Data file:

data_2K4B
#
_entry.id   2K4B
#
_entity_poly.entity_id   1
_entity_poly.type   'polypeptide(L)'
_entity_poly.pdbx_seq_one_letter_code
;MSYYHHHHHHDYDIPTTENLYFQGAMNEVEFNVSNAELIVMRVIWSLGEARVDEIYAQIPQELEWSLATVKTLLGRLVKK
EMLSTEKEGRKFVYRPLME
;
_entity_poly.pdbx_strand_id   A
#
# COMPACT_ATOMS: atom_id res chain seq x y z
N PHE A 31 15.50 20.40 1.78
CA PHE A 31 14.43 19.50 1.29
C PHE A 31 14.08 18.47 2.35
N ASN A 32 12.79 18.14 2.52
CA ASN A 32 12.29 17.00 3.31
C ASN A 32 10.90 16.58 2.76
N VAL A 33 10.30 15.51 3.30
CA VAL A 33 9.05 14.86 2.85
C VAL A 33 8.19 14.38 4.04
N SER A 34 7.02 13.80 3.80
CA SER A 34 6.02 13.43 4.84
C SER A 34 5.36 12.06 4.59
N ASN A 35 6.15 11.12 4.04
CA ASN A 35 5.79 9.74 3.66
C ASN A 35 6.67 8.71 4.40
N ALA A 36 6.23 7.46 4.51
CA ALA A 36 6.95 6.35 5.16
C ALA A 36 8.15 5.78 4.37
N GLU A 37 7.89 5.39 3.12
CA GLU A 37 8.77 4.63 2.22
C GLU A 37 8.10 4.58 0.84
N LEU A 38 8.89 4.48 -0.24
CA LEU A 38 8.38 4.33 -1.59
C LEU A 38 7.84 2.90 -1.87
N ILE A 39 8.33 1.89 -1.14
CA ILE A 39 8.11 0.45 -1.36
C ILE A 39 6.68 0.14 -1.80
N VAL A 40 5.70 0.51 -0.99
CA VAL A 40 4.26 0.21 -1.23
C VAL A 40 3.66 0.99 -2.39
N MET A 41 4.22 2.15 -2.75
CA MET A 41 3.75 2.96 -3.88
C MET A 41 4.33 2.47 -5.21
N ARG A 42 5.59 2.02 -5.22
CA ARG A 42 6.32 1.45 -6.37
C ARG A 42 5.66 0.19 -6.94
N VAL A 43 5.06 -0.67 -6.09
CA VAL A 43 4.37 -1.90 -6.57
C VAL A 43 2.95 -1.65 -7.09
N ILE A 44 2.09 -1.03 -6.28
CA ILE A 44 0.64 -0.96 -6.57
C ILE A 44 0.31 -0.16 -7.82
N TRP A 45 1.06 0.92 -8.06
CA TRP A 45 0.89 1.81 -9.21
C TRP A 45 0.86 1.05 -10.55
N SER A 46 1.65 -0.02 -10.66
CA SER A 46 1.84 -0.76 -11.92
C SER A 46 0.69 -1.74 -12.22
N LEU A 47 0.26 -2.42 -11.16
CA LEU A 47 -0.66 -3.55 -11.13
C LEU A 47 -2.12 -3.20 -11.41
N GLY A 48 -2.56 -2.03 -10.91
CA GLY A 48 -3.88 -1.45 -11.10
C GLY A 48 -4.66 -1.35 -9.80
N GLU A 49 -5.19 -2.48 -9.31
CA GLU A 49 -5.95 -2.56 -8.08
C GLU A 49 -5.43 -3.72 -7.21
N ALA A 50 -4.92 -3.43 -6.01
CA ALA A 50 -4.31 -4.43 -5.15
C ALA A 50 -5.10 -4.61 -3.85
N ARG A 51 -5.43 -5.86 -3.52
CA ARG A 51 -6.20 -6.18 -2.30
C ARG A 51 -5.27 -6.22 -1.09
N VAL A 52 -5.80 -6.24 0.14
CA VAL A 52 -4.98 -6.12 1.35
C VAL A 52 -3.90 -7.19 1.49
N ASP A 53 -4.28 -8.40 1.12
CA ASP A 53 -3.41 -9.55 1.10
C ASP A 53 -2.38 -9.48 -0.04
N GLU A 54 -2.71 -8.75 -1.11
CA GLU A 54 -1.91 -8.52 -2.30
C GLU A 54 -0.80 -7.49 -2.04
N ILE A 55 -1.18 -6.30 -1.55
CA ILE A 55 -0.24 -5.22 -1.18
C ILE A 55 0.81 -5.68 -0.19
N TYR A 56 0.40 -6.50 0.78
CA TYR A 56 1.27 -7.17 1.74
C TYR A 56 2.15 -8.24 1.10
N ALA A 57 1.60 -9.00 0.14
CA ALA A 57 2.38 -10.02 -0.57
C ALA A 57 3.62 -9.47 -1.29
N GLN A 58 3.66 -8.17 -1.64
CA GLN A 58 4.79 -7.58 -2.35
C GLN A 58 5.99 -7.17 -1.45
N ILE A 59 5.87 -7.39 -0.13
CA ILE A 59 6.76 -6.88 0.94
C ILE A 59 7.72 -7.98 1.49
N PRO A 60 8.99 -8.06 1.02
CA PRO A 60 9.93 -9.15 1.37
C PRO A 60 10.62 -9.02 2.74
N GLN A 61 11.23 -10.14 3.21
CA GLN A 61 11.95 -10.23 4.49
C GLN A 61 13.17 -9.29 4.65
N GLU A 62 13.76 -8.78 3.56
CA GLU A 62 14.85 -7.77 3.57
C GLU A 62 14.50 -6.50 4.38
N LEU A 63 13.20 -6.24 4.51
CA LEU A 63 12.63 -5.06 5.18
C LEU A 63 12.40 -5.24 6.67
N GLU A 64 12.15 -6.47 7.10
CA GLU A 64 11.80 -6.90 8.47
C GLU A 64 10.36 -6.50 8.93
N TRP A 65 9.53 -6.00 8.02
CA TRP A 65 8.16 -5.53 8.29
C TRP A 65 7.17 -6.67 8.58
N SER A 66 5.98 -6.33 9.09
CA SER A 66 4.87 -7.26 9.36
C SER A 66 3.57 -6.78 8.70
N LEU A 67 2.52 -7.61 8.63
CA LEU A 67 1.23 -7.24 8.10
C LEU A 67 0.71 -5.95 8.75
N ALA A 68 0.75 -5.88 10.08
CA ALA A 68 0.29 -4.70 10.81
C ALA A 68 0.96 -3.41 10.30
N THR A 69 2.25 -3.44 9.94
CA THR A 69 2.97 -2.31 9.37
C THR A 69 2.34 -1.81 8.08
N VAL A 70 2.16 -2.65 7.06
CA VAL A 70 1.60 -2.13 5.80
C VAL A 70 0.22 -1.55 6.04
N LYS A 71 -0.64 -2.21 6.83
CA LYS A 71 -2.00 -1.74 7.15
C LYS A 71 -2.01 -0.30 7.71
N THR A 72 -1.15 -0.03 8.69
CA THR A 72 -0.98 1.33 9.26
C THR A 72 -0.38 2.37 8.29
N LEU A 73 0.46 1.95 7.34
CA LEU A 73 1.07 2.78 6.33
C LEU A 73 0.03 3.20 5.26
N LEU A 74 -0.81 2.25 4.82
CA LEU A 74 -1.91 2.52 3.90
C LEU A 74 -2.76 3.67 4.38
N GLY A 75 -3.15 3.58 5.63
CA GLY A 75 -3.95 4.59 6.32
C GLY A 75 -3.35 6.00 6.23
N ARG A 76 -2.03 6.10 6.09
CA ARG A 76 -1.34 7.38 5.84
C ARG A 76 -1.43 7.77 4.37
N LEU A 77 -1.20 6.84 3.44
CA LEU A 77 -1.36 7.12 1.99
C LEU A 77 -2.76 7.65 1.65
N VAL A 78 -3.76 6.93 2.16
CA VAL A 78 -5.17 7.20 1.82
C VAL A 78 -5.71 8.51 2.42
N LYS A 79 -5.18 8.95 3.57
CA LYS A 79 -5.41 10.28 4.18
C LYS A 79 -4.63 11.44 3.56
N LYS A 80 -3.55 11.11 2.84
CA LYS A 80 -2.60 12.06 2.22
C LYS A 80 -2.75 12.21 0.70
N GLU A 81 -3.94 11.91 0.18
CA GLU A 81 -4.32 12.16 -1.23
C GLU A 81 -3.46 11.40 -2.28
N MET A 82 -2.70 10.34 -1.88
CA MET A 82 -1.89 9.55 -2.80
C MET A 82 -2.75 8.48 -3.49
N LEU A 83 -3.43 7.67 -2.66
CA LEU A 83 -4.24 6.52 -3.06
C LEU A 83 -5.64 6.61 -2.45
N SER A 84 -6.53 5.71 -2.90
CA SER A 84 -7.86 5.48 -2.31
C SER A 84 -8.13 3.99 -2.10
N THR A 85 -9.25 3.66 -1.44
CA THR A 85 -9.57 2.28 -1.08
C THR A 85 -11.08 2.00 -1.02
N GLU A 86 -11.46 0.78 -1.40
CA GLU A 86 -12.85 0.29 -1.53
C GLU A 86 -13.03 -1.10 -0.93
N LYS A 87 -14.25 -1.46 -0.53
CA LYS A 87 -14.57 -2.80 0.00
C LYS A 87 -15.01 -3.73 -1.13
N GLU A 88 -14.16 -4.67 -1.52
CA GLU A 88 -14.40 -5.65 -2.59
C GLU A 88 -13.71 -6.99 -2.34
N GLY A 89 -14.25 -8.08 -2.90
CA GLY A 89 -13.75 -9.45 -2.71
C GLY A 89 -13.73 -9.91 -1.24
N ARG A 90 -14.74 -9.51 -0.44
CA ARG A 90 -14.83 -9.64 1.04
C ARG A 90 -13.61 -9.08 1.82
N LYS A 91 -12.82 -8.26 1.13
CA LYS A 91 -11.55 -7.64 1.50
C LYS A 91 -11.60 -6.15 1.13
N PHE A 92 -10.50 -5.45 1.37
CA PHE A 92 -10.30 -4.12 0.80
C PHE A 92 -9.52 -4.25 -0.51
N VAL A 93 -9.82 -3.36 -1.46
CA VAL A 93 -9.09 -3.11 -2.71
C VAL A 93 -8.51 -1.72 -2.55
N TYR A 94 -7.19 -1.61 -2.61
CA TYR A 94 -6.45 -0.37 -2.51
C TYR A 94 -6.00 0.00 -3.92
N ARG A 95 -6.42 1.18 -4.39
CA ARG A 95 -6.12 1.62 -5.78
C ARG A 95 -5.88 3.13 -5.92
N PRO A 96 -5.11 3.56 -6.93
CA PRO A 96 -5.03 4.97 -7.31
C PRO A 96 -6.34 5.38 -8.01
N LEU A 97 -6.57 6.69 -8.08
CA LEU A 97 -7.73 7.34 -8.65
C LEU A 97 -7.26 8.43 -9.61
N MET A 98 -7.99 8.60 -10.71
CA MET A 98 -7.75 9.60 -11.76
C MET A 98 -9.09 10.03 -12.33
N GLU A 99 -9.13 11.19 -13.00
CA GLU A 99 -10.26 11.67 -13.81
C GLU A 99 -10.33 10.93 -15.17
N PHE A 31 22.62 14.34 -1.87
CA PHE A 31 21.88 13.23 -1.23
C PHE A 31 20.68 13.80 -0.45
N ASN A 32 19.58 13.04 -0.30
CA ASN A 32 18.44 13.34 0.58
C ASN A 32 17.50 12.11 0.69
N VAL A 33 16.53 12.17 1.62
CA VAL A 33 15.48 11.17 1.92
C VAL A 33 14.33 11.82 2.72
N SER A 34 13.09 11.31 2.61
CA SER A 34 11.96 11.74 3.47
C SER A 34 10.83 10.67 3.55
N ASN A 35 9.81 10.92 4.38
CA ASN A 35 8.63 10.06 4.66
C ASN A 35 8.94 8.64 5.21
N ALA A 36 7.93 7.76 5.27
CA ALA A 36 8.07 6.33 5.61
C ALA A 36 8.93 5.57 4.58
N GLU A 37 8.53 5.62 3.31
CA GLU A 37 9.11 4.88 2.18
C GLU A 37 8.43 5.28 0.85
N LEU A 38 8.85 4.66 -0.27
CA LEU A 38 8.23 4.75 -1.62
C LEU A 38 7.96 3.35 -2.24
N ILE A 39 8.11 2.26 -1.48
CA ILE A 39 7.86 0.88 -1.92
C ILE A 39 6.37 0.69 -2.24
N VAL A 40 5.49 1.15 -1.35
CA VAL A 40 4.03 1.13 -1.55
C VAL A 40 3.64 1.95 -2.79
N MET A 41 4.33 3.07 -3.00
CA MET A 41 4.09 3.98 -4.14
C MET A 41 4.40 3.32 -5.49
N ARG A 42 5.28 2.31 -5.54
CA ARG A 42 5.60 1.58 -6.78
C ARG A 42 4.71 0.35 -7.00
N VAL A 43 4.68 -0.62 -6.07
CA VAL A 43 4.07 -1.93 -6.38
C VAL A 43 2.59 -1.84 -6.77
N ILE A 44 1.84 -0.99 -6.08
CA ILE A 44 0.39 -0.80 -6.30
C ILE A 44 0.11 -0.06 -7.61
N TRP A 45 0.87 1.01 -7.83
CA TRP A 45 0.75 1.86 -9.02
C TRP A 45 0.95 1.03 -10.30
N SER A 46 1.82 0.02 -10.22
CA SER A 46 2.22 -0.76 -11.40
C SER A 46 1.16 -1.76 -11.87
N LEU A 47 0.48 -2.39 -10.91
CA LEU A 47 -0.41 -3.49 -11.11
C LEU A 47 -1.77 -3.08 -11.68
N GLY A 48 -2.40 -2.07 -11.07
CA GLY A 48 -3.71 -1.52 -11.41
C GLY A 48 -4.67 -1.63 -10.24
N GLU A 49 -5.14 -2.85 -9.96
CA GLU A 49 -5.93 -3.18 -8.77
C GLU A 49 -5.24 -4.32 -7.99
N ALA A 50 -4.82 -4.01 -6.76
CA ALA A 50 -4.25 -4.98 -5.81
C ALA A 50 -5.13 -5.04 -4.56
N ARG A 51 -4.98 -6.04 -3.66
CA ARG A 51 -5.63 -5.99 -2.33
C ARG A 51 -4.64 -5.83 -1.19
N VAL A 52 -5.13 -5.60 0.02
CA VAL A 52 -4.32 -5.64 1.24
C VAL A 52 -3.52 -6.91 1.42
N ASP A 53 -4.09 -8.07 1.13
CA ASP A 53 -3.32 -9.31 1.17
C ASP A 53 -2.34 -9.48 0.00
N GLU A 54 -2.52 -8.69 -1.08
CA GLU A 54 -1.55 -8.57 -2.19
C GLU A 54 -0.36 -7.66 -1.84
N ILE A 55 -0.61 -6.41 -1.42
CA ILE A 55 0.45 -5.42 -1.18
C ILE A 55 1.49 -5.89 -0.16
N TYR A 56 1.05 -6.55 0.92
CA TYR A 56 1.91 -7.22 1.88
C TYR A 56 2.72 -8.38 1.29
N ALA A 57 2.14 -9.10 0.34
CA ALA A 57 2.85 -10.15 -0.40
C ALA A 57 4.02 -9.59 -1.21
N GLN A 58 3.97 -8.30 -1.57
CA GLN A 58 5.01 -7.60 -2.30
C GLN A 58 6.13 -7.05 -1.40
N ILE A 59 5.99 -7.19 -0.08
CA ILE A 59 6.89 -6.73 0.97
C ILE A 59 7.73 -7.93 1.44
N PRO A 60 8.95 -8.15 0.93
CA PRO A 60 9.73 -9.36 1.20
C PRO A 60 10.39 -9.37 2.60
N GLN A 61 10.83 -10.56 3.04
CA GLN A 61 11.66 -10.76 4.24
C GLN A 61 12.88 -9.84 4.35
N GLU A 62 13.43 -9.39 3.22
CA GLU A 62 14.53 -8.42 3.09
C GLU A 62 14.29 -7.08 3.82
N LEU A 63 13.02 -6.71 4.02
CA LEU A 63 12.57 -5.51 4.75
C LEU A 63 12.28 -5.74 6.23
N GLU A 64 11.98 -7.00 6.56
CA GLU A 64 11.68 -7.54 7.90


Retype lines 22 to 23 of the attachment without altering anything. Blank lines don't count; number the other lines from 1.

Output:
C VAL A 33 8.19 14.38 4.04
N SER A 34 7.02 13.80 3.80